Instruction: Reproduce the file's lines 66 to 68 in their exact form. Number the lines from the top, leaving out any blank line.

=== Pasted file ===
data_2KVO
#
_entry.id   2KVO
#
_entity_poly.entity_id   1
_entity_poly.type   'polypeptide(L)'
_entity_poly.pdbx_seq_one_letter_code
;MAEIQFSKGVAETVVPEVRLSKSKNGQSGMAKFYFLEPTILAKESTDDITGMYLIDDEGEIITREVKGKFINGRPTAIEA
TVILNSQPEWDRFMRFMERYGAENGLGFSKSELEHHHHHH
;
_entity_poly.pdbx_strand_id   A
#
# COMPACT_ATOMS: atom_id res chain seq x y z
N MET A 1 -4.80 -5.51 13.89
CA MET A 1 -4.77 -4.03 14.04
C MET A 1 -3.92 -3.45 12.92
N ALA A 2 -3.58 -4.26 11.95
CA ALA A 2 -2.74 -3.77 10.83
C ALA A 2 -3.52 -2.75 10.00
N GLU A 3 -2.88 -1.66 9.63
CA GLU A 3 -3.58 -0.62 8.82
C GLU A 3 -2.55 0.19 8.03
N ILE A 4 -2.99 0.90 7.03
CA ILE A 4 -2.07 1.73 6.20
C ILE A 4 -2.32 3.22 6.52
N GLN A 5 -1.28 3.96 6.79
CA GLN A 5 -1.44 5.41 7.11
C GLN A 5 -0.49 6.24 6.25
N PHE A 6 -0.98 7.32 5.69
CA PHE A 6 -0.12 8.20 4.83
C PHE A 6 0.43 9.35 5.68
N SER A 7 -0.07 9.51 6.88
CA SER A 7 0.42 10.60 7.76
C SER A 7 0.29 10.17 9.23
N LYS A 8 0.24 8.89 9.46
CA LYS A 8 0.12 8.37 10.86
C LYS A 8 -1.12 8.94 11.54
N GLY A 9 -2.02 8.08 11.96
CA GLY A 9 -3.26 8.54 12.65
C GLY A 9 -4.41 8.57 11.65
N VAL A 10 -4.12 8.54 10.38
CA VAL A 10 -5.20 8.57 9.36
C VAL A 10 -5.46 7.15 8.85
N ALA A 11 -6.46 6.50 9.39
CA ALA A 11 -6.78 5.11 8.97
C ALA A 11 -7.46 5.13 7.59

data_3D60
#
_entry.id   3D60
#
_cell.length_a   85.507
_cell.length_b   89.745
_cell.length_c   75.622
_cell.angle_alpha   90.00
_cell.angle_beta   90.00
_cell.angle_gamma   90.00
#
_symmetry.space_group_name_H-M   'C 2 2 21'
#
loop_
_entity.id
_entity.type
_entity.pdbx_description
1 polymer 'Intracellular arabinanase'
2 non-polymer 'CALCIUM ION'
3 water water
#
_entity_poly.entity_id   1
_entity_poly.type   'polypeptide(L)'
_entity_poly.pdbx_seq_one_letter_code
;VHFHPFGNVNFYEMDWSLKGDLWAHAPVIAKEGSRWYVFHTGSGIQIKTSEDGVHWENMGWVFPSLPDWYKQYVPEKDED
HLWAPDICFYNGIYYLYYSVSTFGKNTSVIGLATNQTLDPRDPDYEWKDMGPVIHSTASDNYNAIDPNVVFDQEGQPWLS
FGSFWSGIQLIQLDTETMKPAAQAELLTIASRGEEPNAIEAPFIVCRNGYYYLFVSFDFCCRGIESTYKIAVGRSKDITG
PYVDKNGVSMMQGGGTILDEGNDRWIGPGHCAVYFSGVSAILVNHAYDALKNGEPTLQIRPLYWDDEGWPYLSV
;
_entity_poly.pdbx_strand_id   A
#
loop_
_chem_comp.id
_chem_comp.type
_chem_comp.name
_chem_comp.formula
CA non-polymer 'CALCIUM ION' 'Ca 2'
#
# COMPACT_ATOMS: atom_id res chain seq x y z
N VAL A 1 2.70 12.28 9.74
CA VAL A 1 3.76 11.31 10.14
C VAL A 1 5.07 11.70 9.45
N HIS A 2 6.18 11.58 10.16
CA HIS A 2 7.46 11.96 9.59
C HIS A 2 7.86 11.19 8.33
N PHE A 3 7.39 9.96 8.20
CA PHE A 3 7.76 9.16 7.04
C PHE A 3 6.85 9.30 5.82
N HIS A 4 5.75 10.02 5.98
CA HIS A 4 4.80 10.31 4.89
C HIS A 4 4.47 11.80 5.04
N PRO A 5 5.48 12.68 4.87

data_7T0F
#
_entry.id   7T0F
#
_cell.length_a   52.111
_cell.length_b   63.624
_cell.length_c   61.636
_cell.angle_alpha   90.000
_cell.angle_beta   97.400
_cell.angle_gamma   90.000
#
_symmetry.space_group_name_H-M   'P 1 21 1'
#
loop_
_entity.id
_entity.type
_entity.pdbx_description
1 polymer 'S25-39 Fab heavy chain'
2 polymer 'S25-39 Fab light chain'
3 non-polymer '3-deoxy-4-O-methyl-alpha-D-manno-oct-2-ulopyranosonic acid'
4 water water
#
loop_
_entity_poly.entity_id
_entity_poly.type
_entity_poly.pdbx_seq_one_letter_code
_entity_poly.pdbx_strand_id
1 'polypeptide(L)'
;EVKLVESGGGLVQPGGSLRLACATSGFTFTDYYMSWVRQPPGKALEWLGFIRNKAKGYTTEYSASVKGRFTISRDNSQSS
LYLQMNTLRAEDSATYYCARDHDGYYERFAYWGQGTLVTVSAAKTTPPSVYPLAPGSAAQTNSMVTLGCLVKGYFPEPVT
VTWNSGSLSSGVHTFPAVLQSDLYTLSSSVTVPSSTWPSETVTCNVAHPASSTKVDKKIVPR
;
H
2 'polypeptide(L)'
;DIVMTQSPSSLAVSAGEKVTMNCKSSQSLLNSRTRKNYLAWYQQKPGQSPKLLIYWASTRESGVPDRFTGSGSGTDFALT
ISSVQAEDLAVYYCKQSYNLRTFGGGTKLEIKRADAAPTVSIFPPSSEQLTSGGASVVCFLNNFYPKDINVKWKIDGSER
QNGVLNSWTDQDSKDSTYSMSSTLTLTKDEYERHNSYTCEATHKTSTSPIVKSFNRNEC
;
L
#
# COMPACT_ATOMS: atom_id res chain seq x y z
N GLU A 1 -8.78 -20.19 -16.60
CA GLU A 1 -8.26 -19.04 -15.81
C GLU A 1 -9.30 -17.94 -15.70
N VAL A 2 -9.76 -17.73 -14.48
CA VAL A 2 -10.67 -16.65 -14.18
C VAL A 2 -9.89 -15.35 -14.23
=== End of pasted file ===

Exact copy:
3 water water
#
_entity_poly.entity_id   1